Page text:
FOOD INDUSTRY INFORMATION SERIES
Understanding microwave ready meal heating guidelines
Issue No. 3 Part 1 March 2008
We continue the GAMA Microwave Technology series of articles on understanding microwave heating guidelines by explaining the use and functions of both ‘passive’ and ‘active’ food heating containers, plates, pack materials and films. Due to the complexity of this topic it has been divided into two parts: part 1 - ready meal “passive” container heating guidelines and; part 2 - ready meal “active” container heating guidelines.
Part 1 – Ready meal passive container heating guidelines.
Before discussing the merits of various container materials and techniques, it is necessary to remind ourselves of the generation of microwave energy and its transmission, reflection and absorption capabilities; together with the properties of the output power test beaker, which is in effect a microwave transparent food heating container. The microwave oven uses a cooking cavity enclosure known technically as a multimode applicator; multimode meaning a metal box of fixed dimensions that can support a number of resonant modes at a given frequency. The mode patterns created within the cavity are purely theoretically at this stage and represent an empty cavity condition. When the product is placed into the cavity the mode pattern changes and, during heating, the food’s electrical (dielectric) properties change causing the microwave mode pattern to change even further.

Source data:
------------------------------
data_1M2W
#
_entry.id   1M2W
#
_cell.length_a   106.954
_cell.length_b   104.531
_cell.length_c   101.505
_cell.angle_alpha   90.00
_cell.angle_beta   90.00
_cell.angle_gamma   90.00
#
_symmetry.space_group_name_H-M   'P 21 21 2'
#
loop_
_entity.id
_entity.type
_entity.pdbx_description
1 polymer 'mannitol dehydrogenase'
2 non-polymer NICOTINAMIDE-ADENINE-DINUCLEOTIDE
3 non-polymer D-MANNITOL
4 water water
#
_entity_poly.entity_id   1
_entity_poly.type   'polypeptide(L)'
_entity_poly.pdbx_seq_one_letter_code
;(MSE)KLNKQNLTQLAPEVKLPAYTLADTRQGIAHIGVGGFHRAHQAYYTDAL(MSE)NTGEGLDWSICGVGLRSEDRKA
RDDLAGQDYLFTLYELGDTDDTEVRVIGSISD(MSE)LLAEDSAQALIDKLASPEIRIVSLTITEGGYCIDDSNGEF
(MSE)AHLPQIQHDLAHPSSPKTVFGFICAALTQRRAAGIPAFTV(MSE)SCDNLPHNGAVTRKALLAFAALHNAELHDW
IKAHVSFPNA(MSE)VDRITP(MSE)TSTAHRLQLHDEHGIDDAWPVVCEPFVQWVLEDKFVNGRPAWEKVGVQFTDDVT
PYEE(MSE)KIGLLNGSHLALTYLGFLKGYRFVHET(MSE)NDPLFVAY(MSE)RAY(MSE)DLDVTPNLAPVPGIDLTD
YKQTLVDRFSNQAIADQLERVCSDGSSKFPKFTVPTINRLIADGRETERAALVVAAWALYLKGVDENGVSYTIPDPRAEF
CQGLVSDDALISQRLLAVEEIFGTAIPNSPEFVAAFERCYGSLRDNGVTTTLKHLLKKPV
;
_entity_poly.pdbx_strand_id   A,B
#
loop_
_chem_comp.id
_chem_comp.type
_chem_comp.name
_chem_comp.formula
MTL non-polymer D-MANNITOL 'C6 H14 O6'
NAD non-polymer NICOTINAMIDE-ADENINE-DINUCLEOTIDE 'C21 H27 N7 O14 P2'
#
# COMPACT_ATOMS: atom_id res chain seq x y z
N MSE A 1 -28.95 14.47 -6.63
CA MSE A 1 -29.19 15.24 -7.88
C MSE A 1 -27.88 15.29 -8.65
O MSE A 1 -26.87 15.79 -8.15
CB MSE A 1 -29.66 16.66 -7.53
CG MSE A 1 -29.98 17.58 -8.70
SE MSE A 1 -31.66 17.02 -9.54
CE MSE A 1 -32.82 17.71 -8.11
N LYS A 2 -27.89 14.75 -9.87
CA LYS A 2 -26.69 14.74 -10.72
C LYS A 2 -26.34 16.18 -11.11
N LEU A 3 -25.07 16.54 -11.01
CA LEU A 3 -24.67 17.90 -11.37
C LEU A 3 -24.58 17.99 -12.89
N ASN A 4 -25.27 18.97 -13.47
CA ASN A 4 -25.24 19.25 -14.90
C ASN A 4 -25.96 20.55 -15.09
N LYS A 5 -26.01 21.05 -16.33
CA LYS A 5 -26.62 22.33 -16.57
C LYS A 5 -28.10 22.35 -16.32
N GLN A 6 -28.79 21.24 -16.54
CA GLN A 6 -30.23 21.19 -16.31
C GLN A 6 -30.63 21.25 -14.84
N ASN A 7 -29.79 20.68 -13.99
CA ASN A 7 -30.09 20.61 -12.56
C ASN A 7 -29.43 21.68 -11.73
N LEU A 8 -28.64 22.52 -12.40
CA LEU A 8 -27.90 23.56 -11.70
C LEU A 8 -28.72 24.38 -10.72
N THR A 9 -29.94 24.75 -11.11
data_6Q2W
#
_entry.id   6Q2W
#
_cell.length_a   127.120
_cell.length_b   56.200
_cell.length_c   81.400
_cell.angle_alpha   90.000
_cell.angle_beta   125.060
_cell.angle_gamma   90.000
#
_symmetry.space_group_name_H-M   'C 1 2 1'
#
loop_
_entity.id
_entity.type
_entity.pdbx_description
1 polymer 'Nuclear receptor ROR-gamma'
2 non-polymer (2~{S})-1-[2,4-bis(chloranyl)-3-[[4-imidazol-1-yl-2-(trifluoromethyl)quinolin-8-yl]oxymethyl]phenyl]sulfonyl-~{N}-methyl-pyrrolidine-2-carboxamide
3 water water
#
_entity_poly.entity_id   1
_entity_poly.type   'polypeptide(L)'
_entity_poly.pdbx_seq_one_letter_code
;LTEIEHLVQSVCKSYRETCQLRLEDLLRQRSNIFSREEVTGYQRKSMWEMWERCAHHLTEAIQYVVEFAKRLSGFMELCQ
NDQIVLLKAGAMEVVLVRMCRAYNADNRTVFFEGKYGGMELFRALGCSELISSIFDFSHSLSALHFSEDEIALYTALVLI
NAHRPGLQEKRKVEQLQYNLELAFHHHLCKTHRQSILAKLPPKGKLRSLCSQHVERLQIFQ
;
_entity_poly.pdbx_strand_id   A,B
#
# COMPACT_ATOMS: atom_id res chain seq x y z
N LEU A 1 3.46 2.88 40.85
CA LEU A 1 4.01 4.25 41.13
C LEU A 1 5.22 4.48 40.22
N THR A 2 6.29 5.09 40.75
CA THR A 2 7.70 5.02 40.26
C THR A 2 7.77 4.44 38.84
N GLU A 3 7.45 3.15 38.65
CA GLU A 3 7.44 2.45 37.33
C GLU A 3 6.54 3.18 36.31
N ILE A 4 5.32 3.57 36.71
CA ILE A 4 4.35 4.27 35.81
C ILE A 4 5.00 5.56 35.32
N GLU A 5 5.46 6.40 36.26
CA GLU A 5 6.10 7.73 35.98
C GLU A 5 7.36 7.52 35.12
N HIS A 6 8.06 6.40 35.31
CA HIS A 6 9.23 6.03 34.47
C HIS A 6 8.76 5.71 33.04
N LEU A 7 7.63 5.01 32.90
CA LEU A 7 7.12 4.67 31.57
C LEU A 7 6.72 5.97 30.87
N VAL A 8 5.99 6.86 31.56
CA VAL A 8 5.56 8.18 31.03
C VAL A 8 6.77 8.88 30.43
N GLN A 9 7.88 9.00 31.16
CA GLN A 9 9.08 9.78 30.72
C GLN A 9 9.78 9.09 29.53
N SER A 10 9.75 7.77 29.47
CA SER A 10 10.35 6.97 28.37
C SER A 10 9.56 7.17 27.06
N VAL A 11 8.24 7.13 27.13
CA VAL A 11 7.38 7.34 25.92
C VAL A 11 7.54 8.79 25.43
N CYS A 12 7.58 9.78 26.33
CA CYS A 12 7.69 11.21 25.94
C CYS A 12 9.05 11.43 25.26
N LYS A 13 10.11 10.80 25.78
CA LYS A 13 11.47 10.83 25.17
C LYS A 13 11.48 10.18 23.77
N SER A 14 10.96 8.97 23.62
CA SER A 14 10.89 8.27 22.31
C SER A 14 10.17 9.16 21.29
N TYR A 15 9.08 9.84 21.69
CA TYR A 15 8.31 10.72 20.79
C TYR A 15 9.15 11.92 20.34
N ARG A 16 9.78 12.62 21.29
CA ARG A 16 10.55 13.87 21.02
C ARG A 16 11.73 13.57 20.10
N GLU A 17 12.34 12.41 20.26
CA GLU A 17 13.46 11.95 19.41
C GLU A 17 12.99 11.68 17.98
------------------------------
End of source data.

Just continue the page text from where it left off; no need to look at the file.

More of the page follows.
To improve the situation, microwave ovens utilise either a mode stirrer and fixed shelf (catering models) heating position or (consumer models) a rotating turn-table tray. The mode stirrer provides continuously variable mode-pattern changes to the incoming microwave energy, helping to provide more even-heating energy distribution. The turn-table, because of its physical distance from the microwave launch position, has less impact on mode-pattern changes and compensates by rotating the food through constantly changing energy fields to achieve a similar heating effect.
Both fixed shelf and rotating turn-table trays are located at a specific distance above the cavity metal base, at a height determined by the oven manufacturer as being the optimum heating position for their appliance. Other suitable even-heating positions may not be present within the oven cavity, and when heating tall-sided food containers significant temperature stratification can be found within the contents. Alternatively, the product can be decanted and heated separately within a serving dish.
The food position and height on the shelf or turn-table tray is of significance. Placing the product off-centre and repositioning it halfway through, will allow the food to rotate through different microwave mode patterns and improve heating performance.